Ideas for ideas

How do you get to great ideas? Crowd DNA's creative delivery knowledge leader, Eric Shapiro, shares some pointers from a recently attended talk which, among other things, referenced Spandau Ballet, Brian Eno's Oblique Strategies and Manchester's Hulme Crescents estate - and yet all made complete sense...

Hugh Garry has one of the more enviable jobs in media. The ex-BBC producer runs Storythings, an agency that helps clients find new ways to tell their stories, mainly through digital media. Recently, he helped Crowd favourite Gruff Rhys develop an app to complement his new book and aided MOMA in New York in improving their online video offering. Hugh’s job involves consistently coming up with great ideas. In the most recent of the increasingly Crowd DNA-blogged Shoreditch House lectures, he turned his attention to this very topic and advised on a few ways of helping us think more creatively and to come up with great ideas more frequently.

Ideas are a complex blend of serendipity, facilitating the connection of disparate experiences, and opening your eyes to the world around you. The most challenging element of Hugh’s talk involved grasping the concept of allocating time to facilitate these processes. Staring out of windows more often was recommended, as was going on long walks and, perhaps more extremely, taking a year’s creative sabbatical away from the office. Good ideas can’t be forced to happen, but there’s things we can do to increase the odds.

Initially, this strikes as very luxurious. It’s a lovely idea to leave the office and go for a walk around, but sometimes stuff needs to get done, right? Well, yes and no. Good ideas hold water, therefore taking the initial time to come up with something solid will save time in the long run. Furthermore, it’s great ideas that keep agencies like ours relevant and worth their salt.

Why the picture of Spandau Ballet? Among a whirlwind of colourfully diverse cultural reference points, Hugh pointed to them as a case in point when it comes to losing the effortless and the serendipitous, and instead forcing the issue; thus gravitating from just about the coolest thing on his radar as an 11 year old, to bland pop filler by his mid teens.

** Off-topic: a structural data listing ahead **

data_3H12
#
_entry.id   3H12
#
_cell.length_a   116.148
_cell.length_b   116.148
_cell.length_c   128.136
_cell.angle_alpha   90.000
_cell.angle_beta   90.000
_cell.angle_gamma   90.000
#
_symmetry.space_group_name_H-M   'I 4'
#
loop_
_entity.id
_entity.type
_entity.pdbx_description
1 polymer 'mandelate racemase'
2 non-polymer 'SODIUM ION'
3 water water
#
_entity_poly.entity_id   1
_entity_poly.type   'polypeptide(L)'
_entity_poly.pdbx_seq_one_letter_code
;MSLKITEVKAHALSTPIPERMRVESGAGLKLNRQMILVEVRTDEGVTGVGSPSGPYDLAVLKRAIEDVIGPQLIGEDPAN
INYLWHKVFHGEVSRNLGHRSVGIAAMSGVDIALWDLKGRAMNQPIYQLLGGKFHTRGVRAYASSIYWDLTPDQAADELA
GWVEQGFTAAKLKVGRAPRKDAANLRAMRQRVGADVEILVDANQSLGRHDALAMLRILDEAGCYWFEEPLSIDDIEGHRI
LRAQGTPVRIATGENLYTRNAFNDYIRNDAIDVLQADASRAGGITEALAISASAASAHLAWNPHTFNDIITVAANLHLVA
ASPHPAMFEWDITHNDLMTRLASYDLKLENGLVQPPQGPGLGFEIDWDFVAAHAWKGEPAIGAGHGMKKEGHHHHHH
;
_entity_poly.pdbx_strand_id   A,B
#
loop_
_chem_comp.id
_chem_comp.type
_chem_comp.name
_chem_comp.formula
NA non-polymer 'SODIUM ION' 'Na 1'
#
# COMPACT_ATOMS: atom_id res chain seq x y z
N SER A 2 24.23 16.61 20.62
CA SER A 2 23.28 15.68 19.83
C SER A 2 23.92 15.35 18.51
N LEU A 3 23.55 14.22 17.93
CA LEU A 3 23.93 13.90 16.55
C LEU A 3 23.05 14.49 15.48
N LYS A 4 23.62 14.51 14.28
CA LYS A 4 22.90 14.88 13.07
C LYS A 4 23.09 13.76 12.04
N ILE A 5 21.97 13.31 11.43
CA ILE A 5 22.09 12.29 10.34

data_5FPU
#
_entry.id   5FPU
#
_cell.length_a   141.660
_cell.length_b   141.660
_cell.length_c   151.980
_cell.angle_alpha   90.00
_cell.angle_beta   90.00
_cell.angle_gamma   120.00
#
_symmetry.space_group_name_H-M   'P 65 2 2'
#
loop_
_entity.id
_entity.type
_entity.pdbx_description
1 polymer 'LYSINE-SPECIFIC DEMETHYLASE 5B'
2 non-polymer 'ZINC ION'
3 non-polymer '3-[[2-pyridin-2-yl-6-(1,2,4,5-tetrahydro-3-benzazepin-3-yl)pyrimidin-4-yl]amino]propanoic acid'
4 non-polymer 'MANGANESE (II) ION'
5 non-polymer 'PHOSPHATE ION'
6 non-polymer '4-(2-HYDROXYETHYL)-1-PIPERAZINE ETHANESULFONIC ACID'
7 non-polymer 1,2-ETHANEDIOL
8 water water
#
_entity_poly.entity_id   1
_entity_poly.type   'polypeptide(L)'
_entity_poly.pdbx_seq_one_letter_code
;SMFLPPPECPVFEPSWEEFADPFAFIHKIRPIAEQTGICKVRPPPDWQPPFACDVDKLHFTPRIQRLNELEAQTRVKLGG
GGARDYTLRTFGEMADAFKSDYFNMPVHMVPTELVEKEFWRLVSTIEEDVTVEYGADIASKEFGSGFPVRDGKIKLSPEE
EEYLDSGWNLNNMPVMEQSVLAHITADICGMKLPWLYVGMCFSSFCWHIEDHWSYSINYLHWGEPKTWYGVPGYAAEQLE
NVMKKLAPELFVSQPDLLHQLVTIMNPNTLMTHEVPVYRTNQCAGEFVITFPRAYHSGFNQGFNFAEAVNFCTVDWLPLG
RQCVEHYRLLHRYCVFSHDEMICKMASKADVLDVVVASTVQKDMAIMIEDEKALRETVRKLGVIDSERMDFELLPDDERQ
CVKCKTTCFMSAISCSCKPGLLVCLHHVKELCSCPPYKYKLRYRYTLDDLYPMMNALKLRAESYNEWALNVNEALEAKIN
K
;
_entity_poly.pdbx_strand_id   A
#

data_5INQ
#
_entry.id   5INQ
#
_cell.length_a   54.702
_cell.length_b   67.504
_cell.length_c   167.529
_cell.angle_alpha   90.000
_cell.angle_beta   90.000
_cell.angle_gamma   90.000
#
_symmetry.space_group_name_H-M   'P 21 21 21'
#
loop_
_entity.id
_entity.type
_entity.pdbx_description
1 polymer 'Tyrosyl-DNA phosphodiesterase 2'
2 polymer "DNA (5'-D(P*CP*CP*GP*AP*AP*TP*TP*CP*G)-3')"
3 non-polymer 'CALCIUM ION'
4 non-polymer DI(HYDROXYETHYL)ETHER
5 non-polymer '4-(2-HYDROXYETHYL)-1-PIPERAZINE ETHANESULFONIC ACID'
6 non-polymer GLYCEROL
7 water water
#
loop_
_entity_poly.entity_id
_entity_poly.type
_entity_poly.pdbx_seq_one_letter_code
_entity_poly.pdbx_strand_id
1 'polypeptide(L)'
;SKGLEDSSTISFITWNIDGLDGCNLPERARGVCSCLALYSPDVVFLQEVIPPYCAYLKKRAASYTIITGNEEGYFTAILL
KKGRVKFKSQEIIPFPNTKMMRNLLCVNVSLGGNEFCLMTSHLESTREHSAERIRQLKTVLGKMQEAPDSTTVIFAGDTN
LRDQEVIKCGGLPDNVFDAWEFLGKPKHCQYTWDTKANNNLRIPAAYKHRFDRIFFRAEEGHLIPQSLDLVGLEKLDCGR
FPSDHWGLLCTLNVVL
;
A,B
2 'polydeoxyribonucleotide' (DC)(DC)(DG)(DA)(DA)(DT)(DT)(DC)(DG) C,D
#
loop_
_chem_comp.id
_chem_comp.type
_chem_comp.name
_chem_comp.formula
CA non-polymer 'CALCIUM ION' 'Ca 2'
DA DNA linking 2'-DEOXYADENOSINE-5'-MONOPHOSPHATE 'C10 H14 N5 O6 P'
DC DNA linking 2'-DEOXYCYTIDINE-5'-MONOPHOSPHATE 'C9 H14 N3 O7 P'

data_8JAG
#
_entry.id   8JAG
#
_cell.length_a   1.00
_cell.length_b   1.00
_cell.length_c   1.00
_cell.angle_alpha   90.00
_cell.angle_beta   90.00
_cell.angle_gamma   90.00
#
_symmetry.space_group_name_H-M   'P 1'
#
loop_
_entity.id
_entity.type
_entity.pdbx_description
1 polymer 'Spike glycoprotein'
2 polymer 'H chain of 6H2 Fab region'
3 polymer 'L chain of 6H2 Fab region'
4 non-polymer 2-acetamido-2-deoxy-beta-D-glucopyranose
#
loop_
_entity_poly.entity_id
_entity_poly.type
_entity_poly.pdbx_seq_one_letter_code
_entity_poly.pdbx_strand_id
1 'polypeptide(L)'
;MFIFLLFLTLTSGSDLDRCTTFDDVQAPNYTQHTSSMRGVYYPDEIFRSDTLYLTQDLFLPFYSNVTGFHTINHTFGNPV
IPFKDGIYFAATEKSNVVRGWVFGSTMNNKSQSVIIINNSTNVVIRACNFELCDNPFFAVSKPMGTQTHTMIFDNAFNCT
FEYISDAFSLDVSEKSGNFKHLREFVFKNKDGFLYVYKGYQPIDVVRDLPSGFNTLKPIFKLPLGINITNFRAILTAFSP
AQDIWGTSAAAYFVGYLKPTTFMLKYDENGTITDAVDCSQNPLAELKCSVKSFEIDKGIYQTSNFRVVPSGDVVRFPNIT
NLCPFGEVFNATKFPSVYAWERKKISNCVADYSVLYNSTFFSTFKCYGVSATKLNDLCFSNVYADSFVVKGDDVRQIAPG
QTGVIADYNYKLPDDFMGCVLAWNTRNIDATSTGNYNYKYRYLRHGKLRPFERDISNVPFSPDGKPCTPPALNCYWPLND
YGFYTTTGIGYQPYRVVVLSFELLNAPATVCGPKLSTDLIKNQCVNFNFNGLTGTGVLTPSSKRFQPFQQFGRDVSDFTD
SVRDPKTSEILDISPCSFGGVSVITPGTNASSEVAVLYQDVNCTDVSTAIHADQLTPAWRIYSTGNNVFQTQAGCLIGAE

Nobody wants to end up like ‘Heart Like A Sky’-era Spandau Ballet. So maybe I’ll get out of the office for the lunch break after all.


We resurrected this one from our old blog (it's just too intriguing a notion to discard). Data cuisine: bringing research to life in a manner that's humorous and revealing in equal measure, explains Crowd DNA managing director Andy Crysell...

From hacking events to music innovation seminars (and, of course, the odd DJ), the Sonar festival in Barcelona is not short of stuff to get you thinking differently. But we weren’t necessarily expecting to encounter a session on data visualisation – particularly one that involved food.

Susanne Jaschko and Moritz Stefaner’s data cuisine project for Sonar saw them work with a group of 15 people at the Center Of Contemporary Culture Of Barcelona, collecting statistics about the city and expressing them via new recipes, prepared with the assistance of professional chefs. It’s an interesting and radical realisation of the oft discussed challenge of bringing research to life – humorous and revealing in equal measure (though obviously not so easy to knock up when a client deadline is looming).

You can find out more about their work here. Visualisations cooked up to date include a fried dorada, with sections prepared in different ways to represent emigration from Spain (battered fish for the UK, with a wine sauce for France, cooked in beer and parsley for Germany etc); the sex lives of folk in Barcelona depicted through noodles; a cocktail made with measures to represent suicide trends; and an unemployment Pan Con Tomate.

Crowd DNA’s toaster and microwave will soon be put to the test.